Hey there, Modern Drummer readers! Thanks for taking a peek at my first <i>MD</i> blog. My name is Dave Watts and I’m writing to you from the road with my current project, the Kyle Hollingsworth Band. We are based out of sunny Colorado, but we’ve recently packed our bags and hit the highways to bring our music to a venue near you. We’re touring in support of Kyle’s latest solo record, Then There’s Now, which we recorded early last year. Kyle is the keyboard player in the String Cheese Incident, and we’re playing quite a bit of that material as well. We both share a love of funk, Afro-Cuban, jazz, and electronic music, so this band is really a drummer’s dream gig. You can check out the new album and more about Kyle at www.kylehollingsworth.com.
In fact, the same concept of eclectic music is the MO for my own group, the Motet. The Motet has just finished our sixth release, and it’s available for free download at www.themotet.net. You’ll hear that I have a deep love for Afrobeat grooves and the music of Fela Kuti, as I’ve taken a few of his songs and arranged them with some interesting sonic twists. Now that I’ve been sucked into the world of laptop recording, you’ll also hear my experiments with house, drum ’n’ bass, and down-tempo electronica. But more on that later…
I’ve been to Cuba twice to study traditional bata drumming. I highly recommend going to Havana or Matanzas to get a taste of some of the most incredible drummers on the planet. Embargo be damned–don’t let politics get in the way of cultural understanding! I’ve seen twelve-year-old kids down there shred congas so hard it would make Giovanni Hidalgo break a sweat. When you spend enough time in Cuba you realize that people there grow up playing percussion like we play basketball. Your average cab driver in Havana will explain clave to you with one hand, point out a local rumba session with the other, and drive the cab with his knee!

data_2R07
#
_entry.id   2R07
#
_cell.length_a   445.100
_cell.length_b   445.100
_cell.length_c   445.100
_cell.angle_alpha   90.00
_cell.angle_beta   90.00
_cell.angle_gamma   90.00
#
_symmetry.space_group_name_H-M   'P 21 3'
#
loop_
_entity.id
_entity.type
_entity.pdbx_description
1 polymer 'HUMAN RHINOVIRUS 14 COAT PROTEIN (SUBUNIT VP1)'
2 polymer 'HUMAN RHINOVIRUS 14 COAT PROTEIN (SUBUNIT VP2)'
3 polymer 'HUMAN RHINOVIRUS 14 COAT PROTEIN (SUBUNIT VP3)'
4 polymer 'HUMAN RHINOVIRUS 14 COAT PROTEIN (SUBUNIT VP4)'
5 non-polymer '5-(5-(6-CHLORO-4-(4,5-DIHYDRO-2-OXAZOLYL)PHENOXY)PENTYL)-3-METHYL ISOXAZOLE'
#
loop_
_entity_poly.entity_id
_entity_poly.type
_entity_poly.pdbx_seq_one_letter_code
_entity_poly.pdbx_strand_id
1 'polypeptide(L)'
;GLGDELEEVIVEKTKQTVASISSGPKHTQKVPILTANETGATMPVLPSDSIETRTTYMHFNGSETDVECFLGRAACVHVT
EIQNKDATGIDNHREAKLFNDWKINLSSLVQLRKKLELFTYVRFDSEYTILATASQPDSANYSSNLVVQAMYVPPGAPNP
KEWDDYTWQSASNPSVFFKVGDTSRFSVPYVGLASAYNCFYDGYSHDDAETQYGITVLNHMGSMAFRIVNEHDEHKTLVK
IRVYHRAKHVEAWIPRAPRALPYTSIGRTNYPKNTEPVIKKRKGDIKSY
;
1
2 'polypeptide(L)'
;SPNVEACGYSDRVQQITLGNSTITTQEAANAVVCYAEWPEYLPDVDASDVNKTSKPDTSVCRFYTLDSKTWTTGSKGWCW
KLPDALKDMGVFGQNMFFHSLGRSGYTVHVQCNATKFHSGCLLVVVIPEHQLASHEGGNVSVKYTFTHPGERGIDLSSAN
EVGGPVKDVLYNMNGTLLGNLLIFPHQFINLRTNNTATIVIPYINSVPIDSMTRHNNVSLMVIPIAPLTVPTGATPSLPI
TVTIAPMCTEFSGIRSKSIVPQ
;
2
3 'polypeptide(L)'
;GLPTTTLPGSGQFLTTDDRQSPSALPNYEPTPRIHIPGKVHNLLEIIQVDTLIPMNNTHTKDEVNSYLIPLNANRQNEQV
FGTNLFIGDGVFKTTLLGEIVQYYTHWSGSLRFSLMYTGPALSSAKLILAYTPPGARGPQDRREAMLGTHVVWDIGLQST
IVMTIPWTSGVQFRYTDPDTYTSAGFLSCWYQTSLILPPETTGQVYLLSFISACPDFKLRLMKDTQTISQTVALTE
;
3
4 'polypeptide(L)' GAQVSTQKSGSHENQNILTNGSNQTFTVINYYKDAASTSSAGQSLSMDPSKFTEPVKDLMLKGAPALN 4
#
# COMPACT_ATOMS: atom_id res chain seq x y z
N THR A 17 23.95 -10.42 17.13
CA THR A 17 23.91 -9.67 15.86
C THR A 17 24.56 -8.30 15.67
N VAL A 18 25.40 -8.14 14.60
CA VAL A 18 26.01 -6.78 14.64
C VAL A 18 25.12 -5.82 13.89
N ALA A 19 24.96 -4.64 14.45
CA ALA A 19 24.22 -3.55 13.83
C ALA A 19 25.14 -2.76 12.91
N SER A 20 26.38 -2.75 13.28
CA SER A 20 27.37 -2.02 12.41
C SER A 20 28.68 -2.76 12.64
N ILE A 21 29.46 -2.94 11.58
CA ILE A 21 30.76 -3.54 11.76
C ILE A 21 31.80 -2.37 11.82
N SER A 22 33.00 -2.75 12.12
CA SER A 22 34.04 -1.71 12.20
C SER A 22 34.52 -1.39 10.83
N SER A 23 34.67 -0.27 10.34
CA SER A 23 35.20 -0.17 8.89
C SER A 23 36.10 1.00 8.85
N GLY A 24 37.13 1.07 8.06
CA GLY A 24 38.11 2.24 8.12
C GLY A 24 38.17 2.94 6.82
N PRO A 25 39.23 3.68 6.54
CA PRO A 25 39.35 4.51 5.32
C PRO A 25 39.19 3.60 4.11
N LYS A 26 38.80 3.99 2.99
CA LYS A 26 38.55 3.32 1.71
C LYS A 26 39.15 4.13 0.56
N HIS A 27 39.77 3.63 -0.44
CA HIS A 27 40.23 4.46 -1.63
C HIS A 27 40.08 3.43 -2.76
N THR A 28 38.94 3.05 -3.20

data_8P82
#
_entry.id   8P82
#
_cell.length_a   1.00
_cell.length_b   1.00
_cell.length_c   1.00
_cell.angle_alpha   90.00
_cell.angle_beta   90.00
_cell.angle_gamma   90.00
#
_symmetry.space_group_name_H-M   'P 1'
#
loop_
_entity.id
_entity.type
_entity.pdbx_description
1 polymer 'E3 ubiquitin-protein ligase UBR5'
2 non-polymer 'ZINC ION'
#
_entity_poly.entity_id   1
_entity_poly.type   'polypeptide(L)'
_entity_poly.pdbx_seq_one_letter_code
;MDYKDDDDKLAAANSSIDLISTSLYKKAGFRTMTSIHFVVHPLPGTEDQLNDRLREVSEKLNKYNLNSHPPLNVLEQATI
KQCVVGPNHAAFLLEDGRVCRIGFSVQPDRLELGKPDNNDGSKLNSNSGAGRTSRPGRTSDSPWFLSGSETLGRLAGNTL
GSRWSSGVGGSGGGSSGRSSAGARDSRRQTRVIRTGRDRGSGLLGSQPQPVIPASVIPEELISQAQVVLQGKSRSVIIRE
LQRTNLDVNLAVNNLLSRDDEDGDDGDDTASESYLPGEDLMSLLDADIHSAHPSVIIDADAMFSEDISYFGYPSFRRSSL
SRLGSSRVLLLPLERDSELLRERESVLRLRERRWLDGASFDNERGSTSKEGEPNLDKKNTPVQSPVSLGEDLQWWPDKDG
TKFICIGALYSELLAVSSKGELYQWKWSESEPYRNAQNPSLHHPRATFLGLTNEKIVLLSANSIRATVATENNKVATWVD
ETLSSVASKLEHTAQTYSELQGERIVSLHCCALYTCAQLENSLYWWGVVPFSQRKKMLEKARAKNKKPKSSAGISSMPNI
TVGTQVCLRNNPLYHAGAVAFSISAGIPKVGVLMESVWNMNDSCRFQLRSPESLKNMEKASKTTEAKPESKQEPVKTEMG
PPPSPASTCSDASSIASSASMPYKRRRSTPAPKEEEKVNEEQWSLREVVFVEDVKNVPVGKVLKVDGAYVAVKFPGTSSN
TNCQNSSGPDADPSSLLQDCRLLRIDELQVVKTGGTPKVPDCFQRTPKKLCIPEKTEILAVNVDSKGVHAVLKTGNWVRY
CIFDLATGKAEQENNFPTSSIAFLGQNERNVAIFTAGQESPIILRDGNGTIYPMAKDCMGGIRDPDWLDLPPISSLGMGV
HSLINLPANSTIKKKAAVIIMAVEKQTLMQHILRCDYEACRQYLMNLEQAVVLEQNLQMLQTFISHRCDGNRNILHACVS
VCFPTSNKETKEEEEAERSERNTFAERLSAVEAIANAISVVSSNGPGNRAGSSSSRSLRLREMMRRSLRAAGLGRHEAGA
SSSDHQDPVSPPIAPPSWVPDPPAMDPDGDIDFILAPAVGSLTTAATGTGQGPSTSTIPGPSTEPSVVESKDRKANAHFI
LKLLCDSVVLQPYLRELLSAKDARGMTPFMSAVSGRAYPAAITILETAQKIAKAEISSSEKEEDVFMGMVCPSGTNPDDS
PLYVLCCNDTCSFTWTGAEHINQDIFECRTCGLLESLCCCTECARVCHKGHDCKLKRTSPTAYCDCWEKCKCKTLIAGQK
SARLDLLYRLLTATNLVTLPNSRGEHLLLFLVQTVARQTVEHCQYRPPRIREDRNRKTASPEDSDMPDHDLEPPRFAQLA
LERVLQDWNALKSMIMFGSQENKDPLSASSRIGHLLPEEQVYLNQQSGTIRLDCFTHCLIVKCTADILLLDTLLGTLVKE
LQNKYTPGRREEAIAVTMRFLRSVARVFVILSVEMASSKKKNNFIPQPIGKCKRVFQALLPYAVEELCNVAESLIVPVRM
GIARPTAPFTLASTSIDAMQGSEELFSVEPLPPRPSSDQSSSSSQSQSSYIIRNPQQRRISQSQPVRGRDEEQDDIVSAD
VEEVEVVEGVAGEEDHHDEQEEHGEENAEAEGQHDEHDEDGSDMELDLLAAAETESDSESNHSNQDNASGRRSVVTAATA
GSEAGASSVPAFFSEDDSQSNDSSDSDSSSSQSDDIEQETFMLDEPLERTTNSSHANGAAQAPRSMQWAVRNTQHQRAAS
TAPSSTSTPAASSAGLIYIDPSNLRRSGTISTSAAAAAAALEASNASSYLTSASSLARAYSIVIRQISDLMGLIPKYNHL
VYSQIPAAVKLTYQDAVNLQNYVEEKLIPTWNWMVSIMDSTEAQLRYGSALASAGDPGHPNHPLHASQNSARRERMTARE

So, my latest obsession has been working with the DAW Ableton Live. If you haven’t checked out this program yet, you need to! I have three or four projects including KHB where I bring my laptop and digital interface on stage and play to tracks that we’ve created for live performance. I’ve been trying to use samples in a live setting for years, but finally technology has gotten to a point where you can be as creative, spontaneous, and dynamic as you need to be without having to lug 150 pounds of gear. Using my Roland SPD-S pad I can drop any number of loops or one-shots to change the vibe, go to a new section, introduce percussion parts, add synth pads, or instantly change tempo. And using a basic synth controller you can MIDI map a myriad of effects to further manipulate whatever rhythms you may be looping. It’s an exciting time for us drummers, with the endless sonic possibilities these programs have to offer. You can check out my main project for this type of stuff at www.myspace.com/junowhatband.
Good luck out there, and whenever you’re in a tough spot, remember what Art Blakey once said: “When in doubt, roll!”